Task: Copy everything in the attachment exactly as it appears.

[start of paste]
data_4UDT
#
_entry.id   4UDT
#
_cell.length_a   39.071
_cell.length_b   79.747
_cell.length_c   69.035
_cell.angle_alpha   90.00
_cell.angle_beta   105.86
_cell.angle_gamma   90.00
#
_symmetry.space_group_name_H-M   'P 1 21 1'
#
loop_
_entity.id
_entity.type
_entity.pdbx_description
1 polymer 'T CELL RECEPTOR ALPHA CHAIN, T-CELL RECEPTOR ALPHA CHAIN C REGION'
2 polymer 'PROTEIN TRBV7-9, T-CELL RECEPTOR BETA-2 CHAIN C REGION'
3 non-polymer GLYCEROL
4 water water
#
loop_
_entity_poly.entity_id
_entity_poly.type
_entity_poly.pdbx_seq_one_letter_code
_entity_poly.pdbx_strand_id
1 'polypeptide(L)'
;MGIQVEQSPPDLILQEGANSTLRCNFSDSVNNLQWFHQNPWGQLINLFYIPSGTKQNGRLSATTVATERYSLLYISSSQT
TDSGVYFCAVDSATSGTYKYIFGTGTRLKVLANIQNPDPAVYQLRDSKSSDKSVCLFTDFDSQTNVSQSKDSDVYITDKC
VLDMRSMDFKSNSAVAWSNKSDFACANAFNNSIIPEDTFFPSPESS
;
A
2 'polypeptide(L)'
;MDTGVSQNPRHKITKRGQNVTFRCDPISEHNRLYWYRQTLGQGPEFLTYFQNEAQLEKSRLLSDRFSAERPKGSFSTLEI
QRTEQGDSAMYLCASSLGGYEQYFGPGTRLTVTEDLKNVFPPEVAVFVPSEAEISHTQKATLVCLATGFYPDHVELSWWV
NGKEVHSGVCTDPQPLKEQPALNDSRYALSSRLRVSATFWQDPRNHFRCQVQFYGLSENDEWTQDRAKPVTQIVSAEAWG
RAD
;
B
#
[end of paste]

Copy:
data_4UDT
#
_entry.id   4UDT
#
_cell.length_a   39.071
_cell.length_b   79.747
_cell.length_c   69.035
_cell.angle_alpha   90.00
_cell.angle_beta   105.86
_cell.angle_gamma   90.00
#
_symmetry.space_group_name_H-M   'P 1 21 1'
#
loop_
_entity.id
_entity.type
_entity.pdbx_description
1 polymer 'T CELL RECEPTOR ALPHA CHAIN, T-CELL RECEPTOR ALPHA CHAIN C REGION'
2 polymer 'PROTEIN TRBV7-9, T-CELL RECEPTOR BETA-2 CHAIN C REGION'
3 non-polymer GLYCEROL
4 water water
#
loop_
_entity_poly.entity_id
_entity_poly.type
_entity_poly.pdbx_seq_one_letter_code
_entity_poly.pdbx_strand_id
1 'polypeptide(L)'
;MGIQVEQSPPDLILQEGANSTLRCNFSDSVNNLQWFHQNPWGQLINLFYIPSGTKQNGRLSATTVATERYSLLYISSSQT
TDSGVYFCAVDSATSGTYKYIFGTGTRLKVLANIQNPDPAVYQLRDSKSSDKSVCLFTDFDSQTNVSQSKDSDVYITDKC
VLDMRSMDFKSNSAVAWSNKSDFACANAFNNSIIPEDTFFPSPESS
;
A
2 'polypeptide(L)'
;MDTGVSQNPRHKITKRGQNVTFRCDPISEHNRLYWYRQTLGQGPEFLTYFQNEAQLEKSRLLSDRFSAERPKGSFSTLEI
QRTEQGDSAMYLCASSLGGYEQYFGPGTRLTVTEDLKNVFPPEVAVFVPSEAEISHTQKATLVCLATGFYPDHVELSWWV
NGKEVHSGVCTDPQPLKEQPALNDSRYALSSRLRVSATFWQDPRNHFRCQVQFYGLSENDEWTQDRAKPVTQIVSAEAWG
RAD
;
B
#